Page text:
• Learn to deadlift with proper form (Youtube videos are probably enough), deadlift 5 sets of 5 reps 1 day per week. Add 5 lbs any time you successfully finish 5x5. A hex bar plus plates don't take up too much room so this can be done at home if you have a ground floor and space available.
  • Do push-ups of the best quality you can for 5 sets of 10 once a week. Improve the quality as you get stronger.

6) Count calories using the food scale and published nutritional information on packages / restaurants. After doing this a while, you may be able estimate (be careful though).

7) Limit daily calories to 15.0x your bodyweight in lbs.

8) Limit daily calories to 12.5x your bodyweight in lbs.

9) Limit daily calories to 10x your bodyweight in lbs.

10) Still not working? Check your math. Are you really counting everything? Are you weighing it? Are your units correct (grams / kg / lb / serving sizes)?

a normal barbell and squat stand ($50) will give you a ton of versatility that a hex bar won't. Trivial inconveniences though.

There are people who have done this in a variety of fields but they seem to be largely niche. One reason that this may be is that most medicine literally has magic pills that allow you to apply each of the solutions, whereas most other effective process models require a deep understanding of each step to apply them.

For instance TRIZ is an attempt to create a clear process model for "How to Come up With Creative Solutions as an Engineer. " THIS is one process model for TRIZ, and each step in that process model would expand to a diagram that's at least as complicated.

This is an example of one teeny tiny part of the "How to Actually Do Self Help" process model in my head, and each part itself requires deep understanding and background to make any sense.

An attempt to instill this that might click for some in the same way that lambda calc first clicks for some, applying TAPs to TAPs causes it to click for some and applying the OODA loop to the OODA loop made it click for me:

Set a five minute timer and apply genre savviness to genre savviness.

I am aware of the "Things that sometimes help for anxiety/depression" list of recommendations that you have made in the past. However, you mention having implicit guidelines for depression, and presumably, anxiety. A blogpost making those guidelines explicit would be greatly appreciated!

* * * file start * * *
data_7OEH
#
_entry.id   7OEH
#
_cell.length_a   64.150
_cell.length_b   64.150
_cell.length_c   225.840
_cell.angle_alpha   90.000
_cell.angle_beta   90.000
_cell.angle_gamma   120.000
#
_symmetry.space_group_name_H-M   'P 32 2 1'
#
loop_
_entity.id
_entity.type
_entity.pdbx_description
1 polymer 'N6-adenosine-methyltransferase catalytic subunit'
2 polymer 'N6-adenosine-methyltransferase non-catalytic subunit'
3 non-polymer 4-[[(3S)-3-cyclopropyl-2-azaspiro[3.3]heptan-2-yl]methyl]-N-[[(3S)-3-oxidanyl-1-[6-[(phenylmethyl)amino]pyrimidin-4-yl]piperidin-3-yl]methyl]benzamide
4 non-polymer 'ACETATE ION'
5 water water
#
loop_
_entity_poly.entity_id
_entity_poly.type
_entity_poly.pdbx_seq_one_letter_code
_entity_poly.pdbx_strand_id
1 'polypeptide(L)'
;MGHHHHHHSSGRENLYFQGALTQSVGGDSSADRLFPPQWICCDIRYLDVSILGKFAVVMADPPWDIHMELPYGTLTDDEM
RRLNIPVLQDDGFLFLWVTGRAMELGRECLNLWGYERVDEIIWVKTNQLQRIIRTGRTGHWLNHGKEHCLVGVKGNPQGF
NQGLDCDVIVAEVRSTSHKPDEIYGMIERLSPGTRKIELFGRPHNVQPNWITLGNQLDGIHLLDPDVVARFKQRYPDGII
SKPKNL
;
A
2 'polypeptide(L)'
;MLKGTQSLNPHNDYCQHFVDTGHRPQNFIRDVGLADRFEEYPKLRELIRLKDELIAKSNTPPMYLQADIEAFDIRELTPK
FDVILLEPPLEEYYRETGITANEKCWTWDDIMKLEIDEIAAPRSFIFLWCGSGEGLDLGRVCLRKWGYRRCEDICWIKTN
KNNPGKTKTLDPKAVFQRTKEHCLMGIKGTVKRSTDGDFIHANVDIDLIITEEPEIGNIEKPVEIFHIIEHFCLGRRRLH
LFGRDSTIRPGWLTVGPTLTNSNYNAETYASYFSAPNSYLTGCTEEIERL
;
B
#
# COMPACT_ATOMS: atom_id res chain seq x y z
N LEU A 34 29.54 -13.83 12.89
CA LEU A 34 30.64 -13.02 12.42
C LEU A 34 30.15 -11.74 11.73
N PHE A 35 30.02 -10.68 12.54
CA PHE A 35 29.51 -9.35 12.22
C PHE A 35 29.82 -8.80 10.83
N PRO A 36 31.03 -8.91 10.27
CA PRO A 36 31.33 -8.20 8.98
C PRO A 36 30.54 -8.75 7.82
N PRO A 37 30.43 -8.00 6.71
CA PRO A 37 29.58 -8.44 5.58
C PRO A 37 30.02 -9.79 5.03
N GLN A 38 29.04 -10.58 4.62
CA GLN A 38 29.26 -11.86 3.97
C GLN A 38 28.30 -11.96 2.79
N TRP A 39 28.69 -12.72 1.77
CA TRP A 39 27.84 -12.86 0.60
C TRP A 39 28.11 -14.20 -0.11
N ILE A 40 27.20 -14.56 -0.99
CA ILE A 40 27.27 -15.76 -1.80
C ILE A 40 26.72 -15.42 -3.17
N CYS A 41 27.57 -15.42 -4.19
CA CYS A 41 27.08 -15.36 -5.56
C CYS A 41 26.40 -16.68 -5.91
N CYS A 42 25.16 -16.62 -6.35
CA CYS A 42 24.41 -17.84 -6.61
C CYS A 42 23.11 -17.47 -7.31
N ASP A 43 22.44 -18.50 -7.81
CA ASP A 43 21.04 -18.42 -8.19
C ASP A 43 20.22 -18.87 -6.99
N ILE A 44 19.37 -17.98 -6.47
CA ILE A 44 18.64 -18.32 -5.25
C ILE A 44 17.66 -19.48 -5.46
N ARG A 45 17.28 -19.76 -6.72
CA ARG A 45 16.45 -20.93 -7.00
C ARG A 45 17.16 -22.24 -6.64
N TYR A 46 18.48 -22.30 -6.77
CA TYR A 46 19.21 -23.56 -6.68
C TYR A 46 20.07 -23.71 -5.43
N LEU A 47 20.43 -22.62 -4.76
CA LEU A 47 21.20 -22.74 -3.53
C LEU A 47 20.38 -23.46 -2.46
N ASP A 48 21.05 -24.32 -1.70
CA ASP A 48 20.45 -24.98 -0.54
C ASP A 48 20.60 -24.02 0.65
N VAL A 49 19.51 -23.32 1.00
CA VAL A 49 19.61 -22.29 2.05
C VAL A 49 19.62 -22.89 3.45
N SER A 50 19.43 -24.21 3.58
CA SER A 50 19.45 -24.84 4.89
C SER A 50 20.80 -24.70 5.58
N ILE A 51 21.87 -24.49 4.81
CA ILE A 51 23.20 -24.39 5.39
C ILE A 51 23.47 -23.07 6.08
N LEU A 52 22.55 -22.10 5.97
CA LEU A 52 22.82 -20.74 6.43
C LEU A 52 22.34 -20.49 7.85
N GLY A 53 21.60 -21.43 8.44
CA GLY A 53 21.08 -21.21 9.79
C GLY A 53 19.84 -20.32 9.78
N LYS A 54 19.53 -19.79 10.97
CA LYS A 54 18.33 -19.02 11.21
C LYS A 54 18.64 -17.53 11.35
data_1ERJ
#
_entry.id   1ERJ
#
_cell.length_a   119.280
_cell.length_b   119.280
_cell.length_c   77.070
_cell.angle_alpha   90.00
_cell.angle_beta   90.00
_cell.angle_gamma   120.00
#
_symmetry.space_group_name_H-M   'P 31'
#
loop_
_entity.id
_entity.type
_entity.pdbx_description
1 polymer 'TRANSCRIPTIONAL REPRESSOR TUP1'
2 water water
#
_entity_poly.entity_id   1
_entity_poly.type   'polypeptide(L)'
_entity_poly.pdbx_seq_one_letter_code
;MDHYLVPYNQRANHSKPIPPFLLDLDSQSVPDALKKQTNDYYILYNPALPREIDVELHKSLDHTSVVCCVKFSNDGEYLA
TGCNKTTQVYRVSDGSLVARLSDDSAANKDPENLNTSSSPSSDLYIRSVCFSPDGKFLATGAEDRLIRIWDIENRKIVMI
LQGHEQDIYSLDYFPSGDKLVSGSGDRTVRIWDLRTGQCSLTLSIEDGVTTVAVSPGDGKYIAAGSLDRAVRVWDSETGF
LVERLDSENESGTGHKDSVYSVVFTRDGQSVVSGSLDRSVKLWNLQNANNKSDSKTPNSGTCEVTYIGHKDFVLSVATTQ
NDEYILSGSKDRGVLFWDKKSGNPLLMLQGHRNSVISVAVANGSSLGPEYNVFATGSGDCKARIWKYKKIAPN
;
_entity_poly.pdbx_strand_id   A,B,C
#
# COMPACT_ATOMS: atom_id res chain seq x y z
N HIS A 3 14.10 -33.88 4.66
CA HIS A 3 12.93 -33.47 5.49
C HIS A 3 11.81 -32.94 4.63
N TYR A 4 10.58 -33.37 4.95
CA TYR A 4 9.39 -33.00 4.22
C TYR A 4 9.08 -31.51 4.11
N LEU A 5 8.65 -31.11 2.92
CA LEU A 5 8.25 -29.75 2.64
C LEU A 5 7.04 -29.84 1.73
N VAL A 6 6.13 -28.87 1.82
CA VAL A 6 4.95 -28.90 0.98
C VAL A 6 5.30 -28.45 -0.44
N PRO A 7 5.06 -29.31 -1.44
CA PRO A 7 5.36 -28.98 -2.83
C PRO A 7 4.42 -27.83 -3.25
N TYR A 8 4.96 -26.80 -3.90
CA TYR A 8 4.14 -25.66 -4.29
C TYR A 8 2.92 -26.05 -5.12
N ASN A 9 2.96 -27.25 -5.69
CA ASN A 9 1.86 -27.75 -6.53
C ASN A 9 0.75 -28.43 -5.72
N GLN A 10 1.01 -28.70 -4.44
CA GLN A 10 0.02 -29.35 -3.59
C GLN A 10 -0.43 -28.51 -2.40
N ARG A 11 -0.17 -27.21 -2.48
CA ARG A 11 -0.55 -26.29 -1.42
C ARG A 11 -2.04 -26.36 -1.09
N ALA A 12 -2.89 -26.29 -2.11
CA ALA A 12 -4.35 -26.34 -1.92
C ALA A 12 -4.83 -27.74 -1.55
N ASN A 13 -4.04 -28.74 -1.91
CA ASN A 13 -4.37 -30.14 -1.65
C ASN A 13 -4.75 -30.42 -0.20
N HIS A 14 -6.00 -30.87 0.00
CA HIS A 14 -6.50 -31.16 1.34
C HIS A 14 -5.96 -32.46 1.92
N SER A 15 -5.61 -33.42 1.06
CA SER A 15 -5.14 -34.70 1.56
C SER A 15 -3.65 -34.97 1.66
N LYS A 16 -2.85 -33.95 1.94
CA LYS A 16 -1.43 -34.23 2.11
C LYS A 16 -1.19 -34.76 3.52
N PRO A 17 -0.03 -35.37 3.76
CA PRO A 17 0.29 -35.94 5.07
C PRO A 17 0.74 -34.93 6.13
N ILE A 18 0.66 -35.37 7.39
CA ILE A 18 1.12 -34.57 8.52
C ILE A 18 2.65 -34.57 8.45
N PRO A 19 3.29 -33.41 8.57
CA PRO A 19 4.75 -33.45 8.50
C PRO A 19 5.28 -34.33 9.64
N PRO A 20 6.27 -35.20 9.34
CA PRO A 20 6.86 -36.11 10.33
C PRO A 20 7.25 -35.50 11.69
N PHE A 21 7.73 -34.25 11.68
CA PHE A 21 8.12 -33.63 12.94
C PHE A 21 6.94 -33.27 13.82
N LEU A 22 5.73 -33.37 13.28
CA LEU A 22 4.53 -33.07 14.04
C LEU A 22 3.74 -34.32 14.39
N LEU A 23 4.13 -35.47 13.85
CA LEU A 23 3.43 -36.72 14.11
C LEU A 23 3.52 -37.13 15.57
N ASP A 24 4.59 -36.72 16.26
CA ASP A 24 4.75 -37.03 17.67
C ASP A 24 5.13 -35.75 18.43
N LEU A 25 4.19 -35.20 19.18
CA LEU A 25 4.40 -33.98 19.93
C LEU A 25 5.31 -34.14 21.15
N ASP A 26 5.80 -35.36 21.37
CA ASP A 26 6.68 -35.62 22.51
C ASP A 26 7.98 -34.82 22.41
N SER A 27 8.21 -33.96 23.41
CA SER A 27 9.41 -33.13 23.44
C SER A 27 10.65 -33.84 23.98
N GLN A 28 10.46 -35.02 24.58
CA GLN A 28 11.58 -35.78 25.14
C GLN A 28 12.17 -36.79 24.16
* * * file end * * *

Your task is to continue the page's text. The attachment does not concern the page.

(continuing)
Sometime recently I noticed that most of the systems I use to organize my life had to go through multiple serious revisions before they actually became useful. I agree that what would be super useful to read would be something about the process of finding/creating particular systems that work best for you. I haven't really seen any productivity/self-help stuff that wasn't talking about their own particular system. At some point in the nebulous future I intend to write such a guide.

Also, resolving disagreements is something I'd like to see a guide for. LW has a lot of great recommendations for how to do so, but I haven't read a "Here's everything together" guideline.

Feynman: "He opened a fresh notebook. On the title page he wrote: NOTEBOOK OF THINGS I DON'T KNOW ABOUT. For the first but not last time he reorganized his knowledge. He worked for weeks at disassembling each branch of physics, oiling the parts, and putting them back together, looking all the while for the raw edges and inconsistencies. He tried to find the essential kernels of each subject."

Workflowy is stupendous for this due to how easy it is to rearrange your ontology on the fly. I tried something similar to the above in several areas and it caused a level up. Not just in the object level areas I tried it in, there was a level up in the meta process.

I was thinking of "systems I use to organize my life" very broadly, not just in terms of building one's ontologies (though that's also something I've been thinking about lately, and I'm going to look into workflowy). Things like how have I designed the basic structure of my days, how does my calendar get used, in what contexts will I take notes, how do I manage habits.

A blanket productivity recommendation might be, "Implement GTD". I'm imagining a guide that would offer a process that one could use to determine what parts of their life could benefit from systematization, and how to design, test, and tweak systems so that you end up with one's that work for you.

Something that worked for me and a couple others: try GTD, Marie Kondo, and YNAB, and in bouncing your attention between them notice the similarities.

Have you made a guide or made any progress,  or maybe have resources that can help someone looking to develop their own system?

Great post.

Re: dieting and nutrition, I think some of the better practitioners are getting into doing it that way. I think Andy Morgan is the best out there right now, EX —

Promoted to frontpage.

A Hansonian explanation fo this may be that, say when it comes to dieting, people claim to want science-based, honest guideline to help them loose weight but actually just want to find some simple diet or trick that they need to follow.

Constructing and elaborate guideline might be something that a publicly funded organisation may be able to do, but someone who wants to make money probably won't do that, because it would likely not sell to well.